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Case Report

Dermatitis Neglecta: A Case Report in Psychodermatology


Prim Care Companion CNS Disord 2021;23(4):20l02806

To cite: Kumar PNS, Uvais NA, Gopalakrishnan A, et al. Dermatitis neglecta: a case report in psychodermatology. Prim Care Companion CNS Disord. 2021;23(4):20l02806.
To share: https://doi.org/10.4088/PCC.20l02806

© Copyright 2021 Physicians Postgraduate Press, Inc.

aDepartment of Psychiatry, IQRAA International Hospital and Research Centre, Calicut, Kerala, India
bDepartment of Psychiatry, PVS Hospital, Calicut, Kerala, India
cDepartment of Medicine, Government Medical College, Ernakulum, Kerala, India
*Corresponding author: P. N. Suresh Kumar, MD, MRCPsych, PhD, Anaswara, P.O. Civil Station, Calicut- 673020, Kerala, India (drpnsuresh@gmail.com).

 

 

Psychodermatology is an emerging area in dermatology that involves the complex interaction of the skin and mind.1 Dermatitis neglecta, also known as unwashed dermatosis, is a benign condition secondary to a lack of hygiene that leads to an accumulation of sebum, sweat, and corneocytes, forming a compact and adherent crust of dirt. It presents with asymptomatic brown to black plaques and resembles dirty skin. Dermatitis neglecta is described more in the context of painful and disabling conditions, which lead to neglect of appropriate skin care. However, lesions can result from neglect due to psychiatric conditions as well.2 Little is known about this condition, and it is rarely described in the medical literature or in textbooks.

Case Report

A 14-year-old boy presented to our inpatient unit with brown skin eruptions on his face. Clinically, we observed symmetrical greasy, dark-brown hyperkeratotic plaques predominantly on the nose extending to the forehead and both cheeks (Figure 1). The patient reported no pruritus and no pain associated with the eruptions. Detailed psychiatric examination revealed that he had been suffering from obsessive-compulsive disorder for many years but had not received psychiatric consultation. He exhibited excessive cleanliness with increased use of water and soap and obsessive need for the same clothes, plate, shoes, etc. If his demands were not fulfilled, he would become aggressive and assaultive. He did not touch or allow others to touch his mid facial area and would not comb his hair due to fear that the comb might touch those body parts. Despite repeated questioning, the patient did not elaborate the reason for his obsessions. As he was not concerned about the facial disfigurement, his parents made the decision to bring him to the hospital. There was no family history of any psychiatric illness. Results of the physical examination and basic investigations were within normal limits.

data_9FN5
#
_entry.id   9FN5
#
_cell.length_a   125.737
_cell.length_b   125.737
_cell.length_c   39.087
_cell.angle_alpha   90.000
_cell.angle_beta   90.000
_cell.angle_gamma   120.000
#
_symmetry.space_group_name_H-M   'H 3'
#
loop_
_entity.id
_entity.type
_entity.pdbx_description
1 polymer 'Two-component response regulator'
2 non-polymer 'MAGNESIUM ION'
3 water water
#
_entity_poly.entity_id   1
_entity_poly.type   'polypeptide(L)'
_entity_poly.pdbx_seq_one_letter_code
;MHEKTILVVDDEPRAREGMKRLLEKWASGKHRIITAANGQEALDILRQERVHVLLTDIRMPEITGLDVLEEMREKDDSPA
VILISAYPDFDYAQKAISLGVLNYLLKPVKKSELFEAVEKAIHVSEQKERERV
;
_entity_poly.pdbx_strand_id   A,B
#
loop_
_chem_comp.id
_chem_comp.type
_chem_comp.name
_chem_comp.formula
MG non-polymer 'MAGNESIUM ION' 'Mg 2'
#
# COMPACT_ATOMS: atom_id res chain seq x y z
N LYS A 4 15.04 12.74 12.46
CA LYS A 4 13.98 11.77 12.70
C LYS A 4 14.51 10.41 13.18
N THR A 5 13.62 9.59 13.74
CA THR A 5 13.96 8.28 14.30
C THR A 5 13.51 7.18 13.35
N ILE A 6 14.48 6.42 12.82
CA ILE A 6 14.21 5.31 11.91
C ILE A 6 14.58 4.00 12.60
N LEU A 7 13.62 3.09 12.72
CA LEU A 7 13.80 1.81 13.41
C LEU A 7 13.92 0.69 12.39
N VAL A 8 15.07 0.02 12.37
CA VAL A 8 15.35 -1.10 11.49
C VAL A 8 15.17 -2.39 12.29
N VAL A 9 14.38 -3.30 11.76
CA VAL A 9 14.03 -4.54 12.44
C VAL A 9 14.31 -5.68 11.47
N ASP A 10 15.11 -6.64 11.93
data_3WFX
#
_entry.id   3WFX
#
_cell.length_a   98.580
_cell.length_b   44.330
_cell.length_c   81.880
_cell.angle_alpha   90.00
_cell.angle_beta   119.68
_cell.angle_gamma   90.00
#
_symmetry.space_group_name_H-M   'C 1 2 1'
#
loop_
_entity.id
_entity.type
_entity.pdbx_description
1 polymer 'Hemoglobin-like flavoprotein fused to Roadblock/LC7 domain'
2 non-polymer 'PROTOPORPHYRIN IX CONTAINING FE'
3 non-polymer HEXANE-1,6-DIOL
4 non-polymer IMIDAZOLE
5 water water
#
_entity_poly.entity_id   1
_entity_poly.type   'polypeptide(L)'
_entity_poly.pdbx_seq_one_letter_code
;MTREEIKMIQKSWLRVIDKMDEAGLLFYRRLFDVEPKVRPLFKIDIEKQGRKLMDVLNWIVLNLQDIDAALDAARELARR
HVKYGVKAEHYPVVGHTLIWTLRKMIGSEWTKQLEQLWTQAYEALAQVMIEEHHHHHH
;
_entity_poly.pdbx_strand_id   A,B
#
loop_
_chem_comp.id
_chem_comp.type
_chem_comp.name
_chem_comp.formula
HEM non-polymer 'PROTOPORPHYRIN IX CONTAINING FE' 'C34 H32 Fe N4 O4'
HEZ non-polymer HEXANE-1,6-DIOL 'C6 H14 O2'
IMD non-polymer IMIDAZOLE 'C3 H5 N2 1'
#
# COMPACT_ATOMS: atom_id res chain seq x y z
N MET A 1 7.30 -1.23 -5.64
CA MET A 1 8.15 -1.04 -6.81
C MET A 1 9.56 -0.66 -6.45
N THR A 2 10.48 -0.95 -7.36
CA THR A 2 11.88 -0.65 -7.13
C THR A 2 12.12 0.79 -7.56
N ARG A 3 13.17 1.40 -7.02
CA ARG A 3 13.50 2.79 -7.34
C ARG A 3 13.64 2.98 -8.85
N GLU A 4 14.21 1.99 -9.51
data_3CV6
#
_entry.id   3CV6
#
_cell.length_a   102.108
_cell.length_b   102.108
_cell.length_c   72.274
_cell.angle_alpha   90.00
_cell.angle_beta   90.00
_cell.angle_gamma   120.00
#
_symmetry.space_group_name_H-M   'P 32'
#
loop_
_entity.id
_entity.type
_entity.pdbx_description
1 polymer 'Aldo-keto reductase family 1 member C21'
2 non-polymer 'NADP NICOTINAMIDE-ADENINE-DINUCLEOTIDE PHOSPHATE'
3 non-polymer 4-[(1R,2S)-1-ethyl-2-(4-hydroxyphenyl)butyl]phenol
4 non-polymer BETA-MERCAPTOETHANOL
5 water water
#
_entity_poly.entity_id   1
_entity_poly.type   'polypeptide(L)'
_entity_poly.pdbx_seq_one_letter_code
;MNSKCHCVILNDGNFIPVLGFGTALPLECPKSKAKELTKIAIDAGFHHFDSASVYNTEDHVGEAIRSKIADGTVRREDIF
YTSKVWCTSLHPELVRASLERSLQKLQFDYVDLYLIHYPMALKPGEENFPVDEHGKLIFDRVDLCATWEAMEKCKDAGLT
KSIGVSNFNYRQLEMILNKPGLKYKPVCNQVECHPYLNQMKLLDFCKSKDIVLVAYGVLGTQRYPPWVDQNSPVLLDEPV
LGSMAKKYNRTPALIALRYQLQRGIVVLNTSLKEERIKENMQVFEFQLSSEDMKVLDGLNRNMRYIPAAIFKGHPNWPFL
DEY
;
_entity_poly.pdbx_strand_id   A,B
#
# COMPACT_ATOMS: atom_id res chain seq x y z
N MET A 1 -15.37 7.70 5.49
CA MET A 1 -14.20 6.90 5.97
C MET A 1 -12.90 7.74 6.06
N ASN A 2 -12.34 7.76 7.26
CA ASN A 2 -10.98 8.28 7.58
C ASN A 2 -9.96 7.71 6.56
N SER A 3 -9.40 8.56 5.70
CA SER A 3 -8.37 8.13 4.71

On the second day of hospitalization, he was referred for dermatologic evaluation and was diagnosed with dermatitis neglecta and was advised the skin eruptions would be rubbed with gauze immersed in 70% isopropyl alcohol. However, the patient was uncooperative for the procedure. As he was uncooperative for psychiatric evaluation and dermatologic treatment, comorbid psychotic illness was also considered, and parenteral haloperidol 10 mg plus promethazine 25 mg twice/day was given for the next 3 days followed by a gradually increasing dose of oral risperidone 6 mg, oral trihexyphenidyl 4 mg, and oral fluoxetine 60 mg by the 14th day of hospitalization. On the 21st day, the patient became cooperative and allowed the health care staff to rub the skin eruptions with alcohol, which cleared the skin lesions immediately and almost completely. However, serial mental status examinations during this period revealed no psychotic features. Considering the absence of psychotic symptoms, oral risperidone was gradually reduced. By the 28th day of hospitalization, his obsessive symptoms were also significantly reduced, and he was by himself washing face and combing his hair. On the 30th day, the patient was discharged with fluoxetine 60 mg/day, risperidone 3 mg/day, and trihexyphenidyl 2 mg/day. After 3 weeks, he presented for follow-up almost free of dermatitis neglecta symptoms with mild obsessive cleanliness symptoms (Figure 2).